The average annual costs today of nursing-home care is $83,950. In 10 years, it will be $136,746 per year — assuming only 3 percent inflation.
Once you hit 65, though, the odds of needing long-term care at some point are about 70 percent.
The reality is that long-term care costs have tended to increase at a higher rate than the general cost of living. That’s why longevity, with the inclusion of inflation and long-term care, is a huge risk to consider during retirement. You’ll want to either have long-term care insurance or enough in savings to cover the possibility of long-term care expenses.
With the challenge of longevity in mind, the idea then, is to not only accumulate the maximum amount of wealth, but also to distribute those resources in the most tax-efficient manner so you can make it to the “bottom of the mountain” safely. A consideration of inflation also factors in to how you distribute your resources. The average has been 2 to 3 percent per year — or higher. Longtime financial strategist Doug Andrew points out why you should consider inflation when planning for your retirement.
Preparing for Taxes
This leads to the third biggest risk most often overlooked by those heading into retirement: taxes.
It helps to think of your retirement money in the three ways (or buckets) it might, or might not, be taxed:
Taxable money This includes liquid accounts that are taxed on an annual basis as a result of earned dividends or recognized capital gains. They could be savings accounts, interest-earning checking accounts, stocks, bonds (other than municipal bonds) and mutual funds (other than tax-free municipal bonds).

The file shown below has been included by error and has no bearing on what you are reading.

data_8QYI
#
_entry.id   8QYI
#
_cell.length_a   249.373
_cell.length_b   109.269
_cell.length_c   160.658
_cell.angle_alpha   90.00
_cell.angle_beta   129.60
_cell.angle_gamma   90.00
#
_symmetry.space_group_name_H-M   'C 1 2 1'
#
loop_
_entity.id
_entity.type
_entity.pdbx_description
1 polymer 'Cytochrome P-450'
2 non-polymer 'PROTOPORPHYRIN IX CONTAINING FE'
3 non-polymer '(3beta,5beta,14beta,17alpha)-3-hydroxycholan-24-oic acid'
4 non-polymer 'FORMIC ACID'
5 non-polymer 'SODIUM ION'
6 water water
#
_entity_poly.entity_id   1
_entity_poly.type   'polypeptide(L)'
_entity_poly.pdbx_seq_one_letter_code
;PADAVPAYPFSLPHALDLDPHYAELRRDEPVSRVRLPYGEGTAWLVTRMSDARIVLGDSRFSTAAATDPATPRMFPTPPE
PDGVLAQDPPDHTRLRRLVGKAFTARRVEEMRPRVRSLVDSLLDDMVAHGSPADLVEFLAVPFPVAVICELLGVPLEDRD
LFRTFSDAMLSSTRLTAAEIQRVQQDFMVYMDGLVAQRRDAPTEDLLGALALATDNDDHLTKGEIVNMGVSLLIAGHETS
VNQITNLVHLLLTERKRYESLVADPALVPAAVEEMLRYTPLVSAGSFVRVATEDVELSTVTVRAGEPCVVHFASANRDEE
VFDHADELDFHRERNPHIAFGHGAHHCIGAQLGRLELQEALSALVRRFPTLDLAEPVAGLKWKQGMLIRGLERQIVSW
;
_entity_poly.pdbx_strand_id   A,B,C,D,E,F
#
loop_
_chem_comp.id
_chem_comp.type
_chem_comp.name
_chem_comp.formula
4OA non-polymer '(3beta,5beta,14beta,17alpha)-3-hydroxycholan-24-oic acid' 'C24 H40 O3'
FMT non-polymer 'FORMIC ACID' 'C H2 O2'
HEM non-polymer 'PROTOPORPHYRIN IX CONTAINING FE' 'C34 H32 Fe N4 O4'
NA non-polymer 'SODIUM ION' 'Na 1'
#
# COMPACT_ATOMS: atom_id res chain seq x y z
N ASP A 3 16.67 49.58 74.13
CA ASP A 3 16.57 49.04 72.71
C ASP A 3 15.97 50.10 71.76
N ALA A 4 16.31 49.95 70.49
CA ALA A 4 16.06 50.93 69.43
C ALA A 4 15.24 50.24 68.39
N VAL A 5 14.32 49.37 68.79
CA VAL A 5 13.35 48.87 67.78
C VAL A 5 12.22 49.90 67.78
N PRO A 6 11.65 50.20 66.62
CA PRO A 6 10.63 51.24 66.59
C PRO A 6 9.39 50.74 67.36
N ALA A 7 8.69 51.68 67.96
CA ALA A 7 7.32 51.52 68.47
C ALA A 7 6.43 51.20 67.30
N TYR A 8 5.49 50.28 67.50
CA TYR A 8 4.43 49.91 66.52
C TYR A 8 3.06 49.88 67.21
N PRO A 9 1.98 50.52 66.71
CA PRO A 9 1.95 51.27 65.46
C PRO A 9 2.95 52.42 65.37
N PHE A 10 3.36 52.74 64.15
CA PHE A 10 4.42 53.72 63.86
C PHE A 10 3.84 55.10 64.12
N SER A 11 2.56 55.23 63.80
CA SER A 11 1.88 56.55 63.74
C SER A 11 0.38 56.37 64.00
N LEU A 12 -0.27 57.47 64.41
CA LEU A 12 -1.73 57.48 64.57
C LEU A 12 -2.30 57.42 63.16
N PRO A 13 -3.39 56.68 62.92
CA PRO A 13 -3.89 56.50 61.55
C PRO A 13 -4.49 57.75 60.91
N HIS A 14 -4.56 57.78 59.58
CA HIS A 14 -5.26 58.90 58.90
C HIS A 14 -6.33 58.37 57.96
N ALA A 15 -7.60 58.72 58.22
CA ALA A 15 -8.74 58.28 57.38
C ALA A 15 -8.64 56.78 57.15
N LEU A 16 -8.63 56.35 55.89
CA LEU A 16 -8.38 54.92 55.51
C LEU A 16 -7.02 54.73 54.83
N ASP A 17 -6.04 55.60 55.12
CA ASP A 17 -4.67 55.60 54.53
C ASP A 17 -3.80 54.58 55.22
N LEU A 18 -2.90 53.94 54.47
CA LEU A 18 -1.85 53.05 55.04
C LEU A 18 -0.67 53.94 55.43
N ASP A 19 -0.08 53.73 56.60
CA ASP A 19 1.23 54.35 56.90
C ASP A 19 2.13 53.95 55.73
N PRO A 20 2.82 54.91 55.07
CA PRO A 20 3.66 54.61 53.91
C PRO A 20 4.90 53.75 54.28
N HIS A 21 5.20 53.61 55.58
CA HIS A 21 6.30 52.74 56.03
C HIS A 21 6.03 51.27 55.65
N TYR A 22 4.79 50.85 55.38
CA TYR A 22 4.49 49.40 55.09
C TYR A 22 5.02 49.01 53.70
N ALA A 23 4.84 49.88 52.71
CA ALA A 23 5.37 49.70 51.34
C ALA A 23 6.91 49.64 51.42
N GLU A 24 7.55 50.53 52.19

Tax-deferred money (taxes postponed) This is where most of us accumulate wealth, outside our homes. Tax-deferred money is a great option because postponing taxes allows money to grow faster through uninterrupted compound interest. When it comes to investing with tax-deferred money — such as a traditional Individual Retirement Account or a 401(k) — the question really becomes: Do you think tax rates will be higher, the same, or lower in the future? History tells us that taxes will go up.
Tax-free money This could be municipal bonds or a municipal bond fund, It can also be in the form of a Roth IRA, where you earn a dollar, pay taxes on it, contribute and grow that money and then access it tax-free in retirement. But there is a catch: If your income exceeds $135,000 in 2018 or $135,000 in 2019 (filing single) or you’re married and file jointly and your income exceeds $199,000 in 2018 or $203,000 in 2019, you can’t contribute to a Roth IRA. And even if you can contribute to a Roth IRA, there are annual limits. In 2019, the maximum you can put into a Roth IRA will be $6,000 if you are under 50 and $7,000 if you are 50 or older.
You’ll want to ensure your portfolio is diversified, from a tax standpoint, across all three of those buckets — taxable, tax-deferred and tax-free — with an emphasis on having as much as possible in that last one, the tax-free bucket.